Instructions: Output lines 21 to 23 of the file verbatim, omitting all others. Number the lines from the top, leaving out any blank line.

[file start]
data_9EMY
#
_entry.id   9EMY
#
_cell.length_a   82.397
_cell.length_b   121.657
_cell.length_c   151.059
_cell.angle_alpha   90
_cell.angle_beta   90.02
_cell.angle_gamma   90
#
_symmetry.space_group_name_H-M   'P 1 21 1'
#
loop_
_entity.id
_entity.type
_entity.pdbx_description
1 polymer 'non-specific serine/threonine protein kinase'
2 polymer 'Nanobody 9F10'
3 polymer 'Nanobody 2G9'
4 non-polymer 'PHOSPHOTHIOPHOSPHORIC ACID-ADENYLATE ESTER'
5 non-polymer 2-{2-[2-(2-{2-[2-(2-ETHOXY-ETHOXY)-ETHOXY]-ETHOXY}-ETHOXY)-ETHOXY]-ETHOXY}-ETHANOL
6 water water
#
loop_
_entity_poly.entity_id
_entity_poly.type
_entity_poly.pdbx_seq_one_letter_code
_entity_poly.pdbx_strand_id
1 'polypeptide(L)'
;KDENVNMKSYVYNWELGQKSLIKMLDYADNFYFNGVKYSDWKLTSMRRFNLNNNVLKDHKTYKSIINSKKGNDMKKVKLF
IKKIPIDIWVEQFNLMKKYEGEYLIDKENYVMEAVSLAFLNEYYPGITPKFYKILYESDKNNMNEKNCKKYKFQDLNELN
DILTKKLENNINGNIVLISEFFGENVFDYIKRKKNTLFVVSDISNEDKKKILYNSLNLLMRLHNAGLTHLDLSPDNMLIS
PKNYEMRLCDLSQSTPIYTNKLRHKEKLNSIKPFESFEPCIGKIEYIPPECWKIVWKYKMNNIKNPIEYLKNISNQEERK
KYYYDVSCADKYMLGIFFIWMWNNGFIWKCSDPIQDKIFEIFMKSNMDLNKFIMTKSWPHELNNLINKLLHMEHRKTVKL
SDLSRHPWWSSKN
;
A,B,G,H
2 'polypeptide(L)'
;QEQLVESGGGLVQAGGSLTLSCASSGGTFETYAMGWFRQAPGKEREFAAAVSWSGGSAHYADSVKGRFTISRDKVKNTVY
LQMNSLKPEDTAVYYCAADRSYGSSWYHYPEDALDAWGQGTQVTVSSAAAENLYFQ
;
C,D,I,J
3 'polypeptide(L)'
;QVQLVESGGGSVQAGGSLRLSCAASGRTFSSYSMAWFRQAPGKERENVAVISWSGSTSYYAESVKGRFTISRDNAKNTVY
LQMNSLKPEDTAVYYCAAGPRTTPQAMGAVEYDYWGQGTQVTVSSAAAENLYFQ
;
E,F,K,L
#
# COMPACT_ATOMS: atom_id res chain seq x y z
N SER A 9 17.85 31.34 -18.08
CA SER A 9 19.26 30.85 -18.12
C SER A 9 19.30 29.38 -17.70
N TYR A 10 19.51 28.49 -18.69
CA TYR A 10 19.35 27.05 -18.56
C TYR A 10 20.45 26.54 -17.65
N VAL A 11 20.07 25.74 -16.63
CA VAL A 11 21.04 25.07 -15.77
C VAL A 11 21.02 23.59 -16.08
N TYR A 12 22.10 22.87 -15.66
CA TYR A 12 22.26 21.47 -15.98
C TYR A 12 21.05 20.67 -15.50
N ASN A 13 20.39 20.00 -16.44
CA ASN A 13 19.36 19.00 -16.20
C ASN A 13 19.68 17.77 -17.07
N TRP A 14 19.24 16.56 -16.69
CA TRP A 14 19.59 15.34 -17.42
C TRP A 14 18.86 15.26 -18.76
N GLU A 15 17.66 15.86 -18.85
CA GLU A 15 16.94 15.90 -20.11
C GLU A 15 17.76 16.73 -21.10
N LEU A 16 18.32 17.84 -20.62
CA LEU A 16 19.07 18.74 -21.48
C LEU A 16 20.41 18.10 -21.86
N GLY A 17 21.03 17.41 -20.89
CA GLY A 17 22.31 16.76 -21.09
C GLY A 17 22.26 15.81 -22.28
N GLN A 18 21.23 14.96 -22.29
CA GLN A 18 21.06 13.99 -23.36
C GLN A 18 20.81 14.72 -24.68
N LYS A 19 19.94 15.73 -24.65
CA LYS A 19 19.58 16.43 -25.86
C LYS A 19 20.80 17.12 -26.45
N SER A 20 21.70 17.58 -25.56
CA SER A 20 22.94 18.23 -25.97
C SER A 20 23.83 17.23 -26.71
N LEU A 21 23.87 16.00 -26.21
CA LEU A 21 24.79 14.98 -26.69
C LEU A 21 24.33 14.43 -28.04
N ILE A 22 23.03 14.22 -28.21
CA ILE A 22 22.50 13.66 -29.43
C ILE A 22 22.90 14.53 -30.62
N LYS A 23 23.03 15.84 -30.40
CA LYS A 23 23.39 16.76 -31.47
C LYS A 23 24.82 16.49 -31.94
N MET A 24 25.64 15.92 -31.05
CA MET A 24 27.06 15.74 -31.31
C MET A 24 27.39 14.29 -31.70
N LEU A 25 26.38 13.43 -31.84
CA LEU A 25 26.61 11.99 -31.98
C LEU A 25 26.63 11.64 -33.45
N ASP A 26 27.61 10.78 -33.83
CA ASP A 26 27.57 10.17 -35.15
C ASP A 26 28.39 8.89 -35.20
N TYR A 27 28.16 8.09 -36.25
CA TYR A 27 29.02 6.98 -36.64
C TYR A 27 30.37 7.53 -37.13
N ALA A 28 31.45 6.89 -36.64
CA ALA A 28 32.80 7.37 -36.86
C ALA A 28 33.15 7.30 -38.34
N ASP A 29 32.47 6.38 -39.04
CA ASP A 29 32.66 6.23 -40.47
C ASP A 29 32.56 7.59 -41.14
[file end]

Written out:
4 non-polymer 'PHOSPHOTHIOPHOSPHORIC ACID-ADENYLATE ESTER'
5 non-polymer 2-{2-[2-(2-{2-[2-(2-ETHOXY-ETHOXY)-ETHOXY]-ETHOXY}-ETHOXY)-ETHOXY]-ETHOXY}-ETHANOL
6 water water